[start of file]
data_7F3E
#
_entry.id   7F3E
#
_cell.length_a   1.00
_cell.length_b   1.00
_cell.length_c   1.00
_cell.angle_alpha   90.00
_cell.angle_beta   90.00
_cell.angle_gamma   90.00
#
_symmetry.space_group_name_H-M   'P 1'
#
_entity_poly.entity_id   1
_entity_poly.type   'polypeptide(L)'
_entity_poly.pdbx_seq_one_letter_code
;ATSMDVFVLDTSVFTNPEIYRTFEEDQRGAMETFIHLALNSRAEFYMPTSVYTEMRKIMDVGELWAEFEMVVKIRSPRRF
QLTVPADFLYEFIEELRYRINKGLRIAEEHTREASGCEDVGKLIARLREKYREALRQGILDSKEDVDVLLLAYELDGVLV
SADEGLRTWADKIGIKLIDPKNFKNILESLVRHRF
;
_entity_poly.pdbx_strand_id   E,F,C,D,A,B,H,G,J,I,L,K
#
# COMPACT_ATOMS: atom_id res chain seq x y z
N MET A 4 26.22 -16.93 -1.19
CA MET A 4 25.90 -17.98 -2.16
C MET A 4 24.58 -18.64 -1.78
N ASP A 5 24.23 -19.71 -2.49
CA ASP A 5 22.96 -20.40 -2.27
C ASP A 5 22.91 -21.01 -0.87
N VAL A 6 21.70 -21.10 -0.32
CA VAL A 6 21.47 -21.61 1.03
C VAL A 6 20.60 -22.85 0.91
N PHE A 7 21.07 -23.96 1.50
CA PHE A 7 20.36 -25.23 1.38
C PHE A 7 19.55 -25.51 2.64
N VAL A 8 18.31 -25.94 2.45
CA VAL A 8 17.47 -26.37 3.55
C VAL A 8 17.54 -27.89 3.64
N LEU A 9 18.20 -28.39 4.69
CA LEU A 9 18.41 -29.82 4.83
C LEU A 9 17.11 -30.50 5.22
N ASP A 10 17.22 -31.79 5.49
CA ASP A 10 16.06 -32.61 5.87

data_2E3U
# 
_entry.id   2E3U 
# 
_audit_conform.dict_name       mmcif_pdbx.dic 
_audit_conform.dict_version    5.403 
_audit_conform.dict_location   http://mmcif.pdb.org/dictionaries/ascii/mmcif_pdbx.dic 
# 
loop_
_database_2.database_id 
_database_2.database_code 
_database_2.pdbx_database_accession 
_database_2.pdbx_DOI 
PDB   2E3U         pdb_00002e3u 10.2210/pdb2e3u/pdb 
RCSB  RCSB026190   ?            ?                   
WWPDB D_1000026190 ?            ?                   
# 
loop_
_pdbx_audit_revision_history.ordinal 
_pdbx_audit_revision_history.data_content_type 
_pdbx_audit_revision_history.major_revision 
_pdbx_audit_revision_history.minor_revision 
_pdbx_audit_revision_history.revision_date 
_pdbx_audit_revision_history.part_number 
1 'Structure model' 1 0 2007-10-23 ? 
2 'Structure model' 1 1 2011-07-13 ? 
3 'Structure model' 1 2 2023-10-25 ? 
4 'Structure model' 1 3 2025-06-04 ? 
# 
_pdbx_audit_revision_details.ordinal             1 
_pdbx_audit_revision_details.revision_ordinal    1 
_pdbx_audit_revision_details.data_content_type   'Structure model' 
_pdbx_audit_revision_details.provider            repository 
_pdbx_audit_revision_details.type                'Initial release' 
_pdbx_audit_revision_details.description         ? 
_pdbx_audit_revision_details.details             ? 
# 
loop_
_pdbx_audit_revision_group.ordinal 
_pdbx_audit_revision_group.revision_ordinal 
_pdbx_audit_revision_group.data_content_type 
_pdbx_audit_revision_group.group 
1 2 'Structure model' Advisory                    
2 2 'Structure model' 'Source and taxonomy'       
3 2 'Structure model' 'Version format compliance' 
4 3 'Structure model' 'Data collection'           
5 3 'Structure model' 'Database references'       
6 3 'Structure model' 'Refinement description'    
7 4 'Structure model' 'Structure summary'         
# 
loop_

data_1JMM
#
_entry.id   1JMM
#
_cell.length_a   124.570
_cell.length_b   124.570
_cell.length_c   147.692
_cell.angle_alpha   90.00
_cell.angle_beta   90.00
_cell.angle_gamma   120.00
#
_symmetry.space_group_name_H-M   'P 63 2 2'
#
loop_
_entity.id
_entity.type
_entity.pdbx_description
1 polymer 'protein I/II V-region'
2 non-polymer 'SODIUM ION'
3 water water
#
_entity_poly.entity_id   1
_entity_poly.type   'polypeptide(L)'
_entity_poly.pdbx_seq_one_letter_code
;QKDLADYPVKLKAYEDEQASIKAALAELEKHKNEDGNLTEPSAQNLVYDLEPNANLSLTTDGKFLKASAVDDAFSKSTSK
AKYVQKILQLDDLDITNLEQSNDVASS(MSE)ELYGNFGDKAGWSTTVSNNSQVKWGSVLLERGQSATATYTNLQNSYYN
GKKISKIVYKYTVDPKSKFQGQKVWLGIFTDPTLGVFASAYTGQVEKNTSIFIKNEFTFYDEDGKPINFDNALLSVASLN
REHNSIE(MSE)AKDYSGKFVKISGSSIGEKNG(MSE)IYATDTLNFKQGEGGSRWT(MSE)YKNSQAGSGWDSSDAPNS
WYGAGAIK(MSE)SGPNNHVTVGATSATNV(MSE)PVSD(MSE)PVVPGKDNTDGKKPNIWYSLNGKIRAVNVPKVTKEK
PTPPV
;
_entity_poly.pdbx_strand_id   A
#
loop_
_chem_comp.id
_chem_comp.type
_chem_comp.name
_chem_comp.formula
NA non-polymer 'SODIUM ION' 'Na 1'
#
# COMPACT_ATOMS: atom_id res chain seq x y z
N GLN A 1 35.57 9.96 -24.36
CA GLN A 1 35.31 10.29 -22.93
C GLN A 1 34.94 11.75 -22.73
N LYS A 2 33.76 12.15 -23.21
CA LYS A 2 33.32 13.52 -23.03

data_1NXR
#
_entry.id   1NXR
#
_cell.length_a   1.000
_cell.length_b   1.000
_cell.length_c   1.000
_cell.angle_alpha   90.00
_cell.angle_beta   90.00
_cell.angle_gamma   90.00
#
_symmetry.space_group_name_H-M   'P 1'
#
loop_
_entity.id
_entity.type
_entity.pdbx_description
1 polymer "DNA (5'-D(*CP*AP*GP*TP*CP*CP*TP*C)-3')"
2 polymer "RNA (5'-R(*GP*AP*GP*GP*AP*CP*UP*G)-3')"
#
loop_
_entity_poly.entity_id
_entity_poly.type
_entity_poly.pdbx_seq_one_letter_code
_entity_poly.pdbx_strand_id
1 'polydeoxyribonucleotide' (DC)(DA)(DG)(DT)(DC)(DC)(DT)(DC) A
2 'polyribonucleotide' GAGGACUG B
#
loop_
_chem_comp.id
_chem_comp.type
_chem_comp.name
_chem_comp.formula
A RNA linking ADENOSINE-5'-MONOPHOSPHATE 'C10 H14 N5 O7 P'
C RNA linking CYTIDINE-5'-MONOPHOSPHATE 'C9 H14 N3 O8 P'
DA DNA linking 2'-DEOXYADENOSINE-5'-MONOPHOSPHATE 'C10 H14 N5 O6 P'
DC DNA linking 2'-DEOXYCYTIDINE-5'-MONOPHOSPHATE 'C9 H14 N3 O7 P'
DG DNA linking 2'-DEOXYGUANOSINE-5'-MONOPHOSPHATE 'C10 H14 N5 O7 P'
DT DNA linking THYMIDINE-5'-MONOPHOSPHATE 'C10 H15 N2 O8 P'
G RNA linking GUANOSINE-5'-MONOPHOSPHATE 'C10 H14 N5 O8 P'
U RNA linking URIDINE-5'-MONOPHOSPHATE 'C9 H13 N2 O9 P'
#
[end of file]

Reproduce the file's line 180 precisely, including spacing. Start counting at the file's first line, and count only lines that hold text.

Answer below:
G RNA linking GUANOSINE-5'-MONOPHOSPHATE 'C10 H14 N5 O8 P'